Bell Let’s Talk launches new Diversity Fund

New $5 million fund to support the mental health and well-being of Black, Indigenous and People of Colour communities across Canada with inaugural funding for Black Youth Helpline and National Association of Friendship Centres.

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Save the date!

We’re excited to announce the 11th annual Bell Let's Talk Day will be Thursday, January 28. Stay tuned to our website and social media accounts for more information on how you can join in.

COVID-19 resources

Maintaining good mental and physical health during the COVID-19 situation will help ensure Canadians get through this together. Connect to tips and online resources from our partners to support and help manage your mental health through this difficult time.

Connect to resources

When it comes to mental health, every action counts.

Bell Let’s Talk Day 2020: Advocating
Bell Let’s Talk Day 2020: Caring
Bell Let’s Talk Day 2020: Talking

5 simple ways to end the stigma and start a conversation

Stigma can often prevent those struggling with a mental illness from seeking the help they need. Developed in partnership with Dr. Heather Stuart, the Bell Canada Mental Health and Anti-stigma Research Chair at Queen's University, here are 5 simple ways to help end the stigma and initiate a conversation.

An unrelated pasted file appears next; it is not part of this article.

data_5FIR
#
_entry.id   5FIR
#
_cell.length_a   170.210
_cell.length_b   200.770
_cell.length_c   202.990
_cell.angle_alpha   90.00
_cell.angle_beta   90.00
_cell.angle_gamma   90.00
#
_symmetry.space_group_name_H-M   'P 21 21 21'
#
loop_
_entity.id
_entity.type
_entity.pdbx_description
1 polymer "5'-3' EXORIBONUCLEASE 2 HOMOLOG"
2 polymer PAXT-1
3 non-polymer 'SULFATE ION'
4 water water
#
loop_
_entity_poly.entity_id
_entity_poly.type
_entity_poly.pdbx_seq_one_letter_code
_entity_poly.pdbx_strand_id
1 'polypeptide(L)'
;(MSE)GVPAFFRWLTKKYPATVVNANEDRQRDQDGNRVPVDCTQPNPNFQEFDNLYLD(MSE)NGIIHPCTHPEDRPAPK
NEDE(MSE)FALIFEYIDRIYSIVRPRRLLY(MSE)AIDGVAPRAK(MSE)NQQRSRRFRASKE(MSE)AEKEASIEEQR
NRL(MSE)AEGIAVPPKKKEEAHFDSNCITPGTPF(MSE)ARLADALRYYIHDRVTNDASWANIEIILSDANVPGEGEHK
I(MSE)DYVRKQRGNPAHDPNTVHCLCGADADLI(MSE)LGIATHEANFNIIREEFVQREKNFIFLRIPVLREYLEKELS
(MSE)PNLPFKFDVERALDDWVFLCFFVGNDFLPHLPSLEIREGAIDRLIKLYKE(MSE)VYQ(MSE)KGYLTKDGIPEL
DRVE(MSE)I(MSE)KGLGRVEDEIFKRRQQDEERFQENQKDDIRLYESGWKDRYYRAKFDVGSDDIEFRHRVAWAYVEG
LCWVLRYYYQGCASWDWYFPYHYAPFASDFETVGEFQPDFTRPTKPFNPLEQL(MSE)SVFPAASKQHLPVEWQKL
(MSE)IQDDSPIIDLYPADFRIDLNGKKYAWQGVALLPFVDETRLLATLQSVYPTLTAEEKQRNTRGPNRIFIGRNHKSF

Your words matter

The words you use can make all the difference. Words can help, but they can also hurt. What would you choose?

  • Schizo
  • Crazy
  • Person with schizophrenia
  • Person with a mental illness

Did you know?

When it comes to mental illness, education is key. Having the right tools, knowing the right words to use and understanding how to correctly speak with someone experiencing a mental illness can make all the difference. View the Bell Let’s Talk Toolkit

Kindness is key

Simple kindness can make a world of a difference. Whether it be a smile, being a good listener or an invitation for a chat over coffee, these simple acts of kindness can help open up the conversation and let someone know you’re there for them.

Expressions like “You’ll get over it” and “Just relax” can hurt more than help. Instead, offer your support and say “I’m sorry you aren’t feeling well” or better yet, ask what you can do to help.

Your presence is all it takes

Mental illness is a very common form of human pain and suffering. Being a good listener and asking how you can help or simply just being there for people you care about can be the first step to recovery.

Here are a few examples of what to ask:

  • I’m sorry you aren’t feeling well.
  • I’ve noticed you’ve been down lately. Is everything OK?
  • How can I help?

Break the silence

Two out of three people suffer in silence, fearing judgement and rejection. Being open to a conversation is the first step towards eliminating the stigma.

Know the facts, be kind, be a good listener and a friend. Be part of the conversation to eliminate the stigma once and for all.